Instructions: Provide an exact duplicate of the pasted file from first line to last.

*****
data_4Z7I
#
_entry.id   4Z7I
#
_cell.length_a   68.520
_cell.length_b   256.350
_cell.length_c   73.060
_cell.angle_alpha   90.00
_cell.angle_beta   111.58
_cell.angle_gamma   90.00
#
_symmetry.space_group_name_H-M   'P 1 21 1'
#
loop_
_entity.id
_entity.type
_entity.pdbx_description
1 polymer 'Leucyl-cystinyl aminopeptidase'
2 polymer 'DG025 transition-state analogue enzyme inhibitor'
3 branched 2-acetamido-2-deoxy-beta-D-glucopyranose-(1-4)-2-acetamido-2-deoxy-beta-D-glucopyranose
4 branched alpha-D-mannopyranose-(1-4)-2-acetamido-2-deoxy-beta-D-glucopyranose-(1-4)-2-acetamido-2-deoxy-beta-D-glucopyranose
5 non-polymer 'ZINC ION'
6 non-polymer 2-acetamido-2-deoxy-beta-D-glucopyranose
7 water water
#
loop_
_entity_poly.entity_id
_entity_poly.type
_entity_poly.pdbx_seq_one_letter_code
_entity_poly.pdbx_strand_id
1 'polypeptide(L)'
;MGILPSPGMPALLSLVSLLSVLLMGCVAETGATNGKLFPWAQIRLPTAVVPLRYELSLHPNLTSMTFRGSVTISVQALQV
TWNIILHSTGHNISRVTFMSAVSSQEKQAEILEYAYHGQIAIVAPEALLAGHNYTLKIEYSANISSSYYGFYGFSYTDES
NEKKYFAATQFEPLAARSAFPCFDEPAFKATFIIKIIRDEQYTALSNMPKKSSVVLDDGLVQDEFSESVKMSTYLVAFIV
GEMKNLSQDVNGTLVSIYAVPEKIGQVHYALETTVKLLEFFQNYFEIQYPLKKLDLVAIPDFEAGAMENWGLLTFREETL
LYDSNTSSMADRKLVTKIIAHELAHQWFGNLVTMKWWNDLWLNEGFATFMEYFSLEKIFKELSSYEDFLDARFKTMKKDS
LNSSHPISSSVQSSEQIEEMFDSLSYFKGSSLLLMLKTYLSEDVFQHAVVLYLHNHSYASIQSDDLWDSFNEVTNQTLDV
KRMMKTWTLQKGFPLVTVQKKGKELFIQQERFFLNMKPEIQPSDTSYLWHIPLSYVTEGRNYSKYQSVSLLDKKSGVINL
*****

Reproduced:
data_4Z7I
#
_entry.id   4Z7I
#
_cell.length_a   68.520
_cell.length_b   256.350
_cell.length_c   73.060
_cell.angle_alpha   90.00
_cell.angle_beta   111.58
_cell.angle_gamma   90.00
#
_symmetry.space_group_name_H-M   'P 1 21 1'
#
loop_
_entity.id
_entity.type
_entity.pdbx_description
1 polymer 'Leucyl-cystinyl aminopeptidase'
2 polymer 'DG025 transition-state analogue enzyme inhibitor'
3 branched 2-acetamido-2-deoxy-beta-D-glucopyranose-(1-4)-2-acetamido-2-deoxy-beta-D-glucopyranose
4 branched alpha-D-mannopyranose-(1-4)-2-acetamido-2-deoxy-beta-D-glucopyranose-(1-4)-2-acetamido-2-deoxy-beta-D-glucopyranose
5 non-polymer 'ZINC ION'
6 non-polymer 2-acetamido-2-deoxy-beta-D-glucopyranose
7 water water
#
loop_
_entity_poly.entity_id
_entity_poly.type
_entity_poly.pdbx_seq_one_letter_code
_entity_poly.pdbx_strand_id
1 'polypeptide(L)'
;MGILPSPGMPALLSLVSLLSVLLMGCVAETGATNGKLFPWAQIRLPTAVVPLRYELSLHPNLTSMTFRGSVTISVQALQV
TWNIILHSTGHNISRVTFMSAVSSQEKQAEILEYAYHGQIAIVAPEALLAGHNYTLKIEYSANISSSYYGFYGFSYTDES
NEKKYFAATQFEPLAARSAFPCFDEPAFKATFIIKIIRDEQYTALSNMPKKSSVVLDDGLVQDEFSESVKMSTYLVAFIV
GEMKNLSQDVNGTLVSIYAVPEKIGQVHYALETTVKLLEFFQNYFEIQYPLKKLDLVAIPDFEAGAMENWGLLTFREETL
LYDSNTSSMADRKLVTKIIAHELAHQWFGNLVTMKWWNDLWLNEGFATFMEYFSLEKIFKELSSYEDFLDARFKTMKKDS
LNSSHPISSSVQSSEQIEEMFDSLSYFKGSSLLLMLKTYLSEDVFQHAVVLYLHNHSYASIQSDDLWDSFNEVTNQTLDV
KRMMKTWTLQKGFPLVTVQKKGKELFIQQERFFLNMKPEIQPSDTSYLWHIPLSYVTEGRNYSKYQSVSLLDKKSGVINL